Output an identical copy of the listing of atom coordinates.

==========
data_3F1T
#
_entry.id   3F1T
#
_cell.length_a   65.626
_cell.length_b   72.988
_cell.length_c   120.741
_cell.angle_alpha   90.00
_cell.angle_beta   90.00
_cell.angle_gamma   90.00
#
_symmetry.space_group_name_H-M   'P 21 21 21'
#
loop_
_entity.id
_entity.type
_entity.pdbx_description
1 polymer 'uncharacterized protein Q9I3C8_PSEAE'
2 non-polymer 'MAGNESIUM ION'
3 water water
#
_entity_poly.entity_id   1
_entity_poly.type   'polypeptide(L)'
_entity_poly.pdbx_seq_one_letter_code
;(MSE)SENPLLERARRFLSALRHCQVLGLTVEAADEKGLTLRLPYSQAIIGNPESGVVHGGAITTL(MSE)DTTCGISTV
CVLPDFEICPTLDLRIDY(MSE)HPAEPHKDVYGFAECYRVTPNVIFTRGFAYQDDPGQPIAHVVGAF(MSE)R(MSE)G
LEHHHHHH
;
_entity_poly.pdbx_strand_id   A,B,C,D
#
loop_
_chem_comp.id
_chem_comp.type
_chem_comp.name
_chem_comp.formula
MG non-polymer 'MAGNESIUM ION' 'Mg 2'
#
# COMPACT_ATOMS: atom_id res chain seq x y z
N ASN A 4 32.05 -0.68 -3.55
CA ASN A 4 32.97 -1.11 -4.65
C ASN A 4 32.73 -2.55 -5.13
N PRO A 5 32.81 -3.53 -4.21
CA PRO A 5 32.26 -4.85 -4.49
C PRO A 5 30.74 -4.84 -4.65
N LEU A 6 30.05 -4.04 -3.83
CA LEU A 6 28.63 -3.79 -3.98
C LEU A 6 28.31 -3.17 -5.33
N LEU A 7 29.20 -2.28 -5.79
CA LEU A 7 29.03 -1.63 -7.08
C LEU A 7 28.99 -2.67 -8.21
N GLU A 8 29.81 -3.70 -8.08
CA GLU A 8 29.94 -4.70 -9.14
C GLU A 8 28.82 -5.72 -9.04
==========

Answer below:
data_3F1T
#
_entry.id   3F1T
#
_cell.length_a   65.626
_cell.length_b   72.988
_cell.length_c   120.741
_cell.angle_alpha   90.00
_cell.angle_beta   90.00
_cell.angle_gamma   90.00
#
_symmetry.space_group_name_H-M   'P 21 21 21'
#
loop_
_entity.id
_entity.type
_entity.pdbx_description
1 polymer 'uncharacterized protein Q9I3C8_PSEAE'
2 non-polymer 'MAGNESIUM ION'
3 water water
#
_entity_poly.entity_id   1
_entity_poly.type   'polypeptide(L)'
_entity_poly.pdbx_seq_one_letter_code
;(MSE)SENPLLERARRFLSALRHCQVLGLTVEAADEKGLTLRLPYSQAIIGNPESGVVHGGAITTL(MSE)DTTCGISTV
CVLPDFEICPTLDLRIDY(MSE)HPAEPHKDVYGFAECYRVTPNVIFTRGFAYQDDPGQPIAHVVGAF(MSE)R(MSE)G
LEHHHHHH
;
_entity_poly.pdbx_strand_id   A,B,C,D
#
loop_
_chem_comp.id
_chem_comp.type
_chem_comp.name
_chem_comp.formula
MG non-polymer 'MAGNESIUM ION' 'Mg 2'
#
# COMPACT_ATOMS: atom_id res chain seq x y z
N ASN A 4 32.05 -0.68 -3.55
CA ASN A 4 32.97 -1.11 -4.65
C ASN A 4 32.73 -2.55 -5.13
N PRO A 5 32.81 -3.53 -4.21
CA PRO A 5 32.26 -4.85 -4.49
C PRO A 5 30.74 -4.84 -4.65
N LEU A 6 30.05 -4.04 -3.83
CA LEU A 6 28.63 -3.79 -3.98
C LEU A 6 28.31 -3.17 -5.33
N LEU A 7 29.20 -2.28 -5.79
CA LEU A 7 29.03 -1.63 -7.08
C LEU A 7 28.99 -2.67 -8.21
N GLU A 8 29.81 -3.70 -8.08
CA GLU A 8 29.94 -4.70 -9.14
C GLU A 8 28.82 -5.72 -9.04